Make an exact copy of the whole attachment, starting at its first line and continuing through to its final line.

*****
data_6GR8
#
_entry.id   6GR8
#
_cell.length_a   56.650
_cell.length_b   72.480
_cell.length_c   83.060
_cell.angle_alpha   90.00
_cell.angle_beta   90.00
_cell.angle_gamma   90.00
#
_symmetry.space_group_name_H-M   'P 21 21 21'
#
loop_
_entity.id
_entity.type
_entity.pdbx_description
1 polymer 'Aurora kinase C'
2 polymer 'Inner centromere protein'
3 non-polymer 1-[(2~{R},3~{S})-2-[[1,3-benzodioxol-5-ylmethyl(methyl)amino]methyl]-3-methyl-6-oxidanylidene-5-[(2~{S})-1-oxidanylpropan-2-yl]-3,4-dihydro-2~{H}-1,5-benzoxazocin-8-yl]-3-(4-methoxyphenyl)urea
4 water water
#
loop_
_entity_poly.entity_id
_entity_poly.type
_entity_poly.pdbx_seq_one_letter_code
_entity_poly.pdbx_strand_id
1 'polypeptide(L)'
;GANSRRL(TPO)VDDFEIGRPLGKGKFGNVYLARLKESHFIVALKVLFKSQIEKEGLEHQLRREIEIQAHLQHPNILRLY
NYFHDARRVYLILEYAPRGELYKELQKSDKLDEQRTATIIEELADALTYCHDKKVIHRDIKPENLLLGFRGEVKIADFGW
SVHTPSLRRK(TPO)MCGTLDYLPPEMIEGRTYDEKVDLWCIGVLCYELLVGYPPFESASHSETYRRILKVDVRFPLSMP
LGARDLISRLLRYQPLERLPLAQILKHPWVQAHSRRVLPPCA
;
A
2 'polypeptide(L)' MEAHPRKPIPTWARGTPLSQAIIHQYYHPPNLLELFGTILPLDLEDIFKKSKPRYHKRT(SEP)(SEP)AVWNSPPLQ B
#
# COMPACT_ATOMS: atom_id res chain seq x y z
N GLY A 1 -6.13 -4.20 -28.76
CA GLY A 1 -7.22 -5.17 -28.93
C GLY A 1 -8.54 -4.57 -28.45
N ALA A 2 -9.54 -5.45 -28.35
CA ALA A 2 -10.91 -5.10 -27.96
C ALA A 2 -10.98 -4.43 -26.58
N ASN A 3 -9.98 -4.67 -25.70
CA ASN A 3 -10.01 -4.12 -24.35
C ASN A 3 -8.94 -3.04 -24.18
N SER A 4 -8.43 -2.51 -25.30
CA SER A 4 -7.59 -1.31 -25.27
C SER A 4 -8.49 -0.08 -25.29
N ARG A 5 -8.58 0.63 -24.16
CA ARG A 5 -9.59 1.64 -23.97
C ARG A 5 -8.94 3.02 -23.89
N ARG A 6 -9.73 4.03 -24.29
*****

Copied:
data_6GR8
#
_entry.id   6GR8
#
_cell.length_a   56.650
_cell.length_b   72.480
_cell.length_c   83.060
_cell.angle_alpha   90.00
_cell.angle_beta   90.00
_cell.angle_gamma   90.00
#
_symmetry.space_group_name_H-M   'P 21 21 21'
#
loop_
_entity.id
_entity.type
_entity.pdbx_description
1 polymer 'Aurora kinase C'
2 polymer 'Inner centromere protein'
3 non-polymer 1-[(2~{R},3~{S})-2-[[1,3-benzodioxol-5-ylmethyl(methyl)amino]methyl]-3-methyl-6-oxidanylidene-5-[(2~{S})-1-oxidanylpropan-2-yl]-3,4-dihydro-2~{H}-1,5-benzoxazocin-8-yl]-3-(4-methoxyphenyl)urea
4 water water
#
loop_
_entity_poly.entity_id
_entity_poly.type
_entity_poly.pdbx_seq_one_letter_code
_entity_poly.pdbx_strand_id
1 'polypeptide(L)'
;GANSRRL(TPO)VDDFEIGRPLGKGKFGNVYLARLKESHFIVALKVLFKSQIEKEGLEHQLRREIEIQAHLQHPNILRLY
NYFHDARRVYLILEYAPRGELYKELQKSDKLDEQRTATIIEELADALTYCHDKKVIHRDIKPENLLLGFRGEVKIADFGW
SVHTPSLRRK(TPO)MCGTLDYLPPEMIEGRTYDEKVDLWCIGVLCYELLVGYPPFESASHSETYRRILKVDVRFPLSMP
LGARDLISRLLRYQPLERLPLAQILKHPWVQAHSRRVLPPCA
;
A
2 'polypeptide(L)' MEAHPRKPIPTWARGTPLSQAIIHQYYHPPNLLELFGTILPLDLEDIFKKSKPRYHKRT(SEP)(SEP)AVWNSPPLQ B
#
# COMPACT_ATOMS: atom_id res chain seq x y z
N GLY A 1 -6.13 -4.20 -28.76
CA GLY A 1 -7.22 -5.17 -28.93
C GLY A 1 -8.54 -4.57 -28.45
N ALA A 2 -9.54 -5.45 -28.35
CA ALA A 2 -10.91 -5.10 -27.96
C ALA A 2 -10.98 -4.43 -26.58
N ASN A 3 -9.98 -4.67 -25.70
CA ASN A 3 -10.01 -4.12 -24.35
C ASN A 3 -8.94 -3.04 -24.18
N SER A 4 -8.43 -2.51 -25.30
CA SER A 4 -7.59 -1.31 -25.27
C SER A 4 -8.49 -0.08 -25.29
N ARG A 5 -8.58 0.63 -24.16
CA ARG A 5 -9.59 1.64 -23.97
C ARG A 5 -8.94 3.02 -23.89
N ARG A 6 -9.73 4.03 -24.29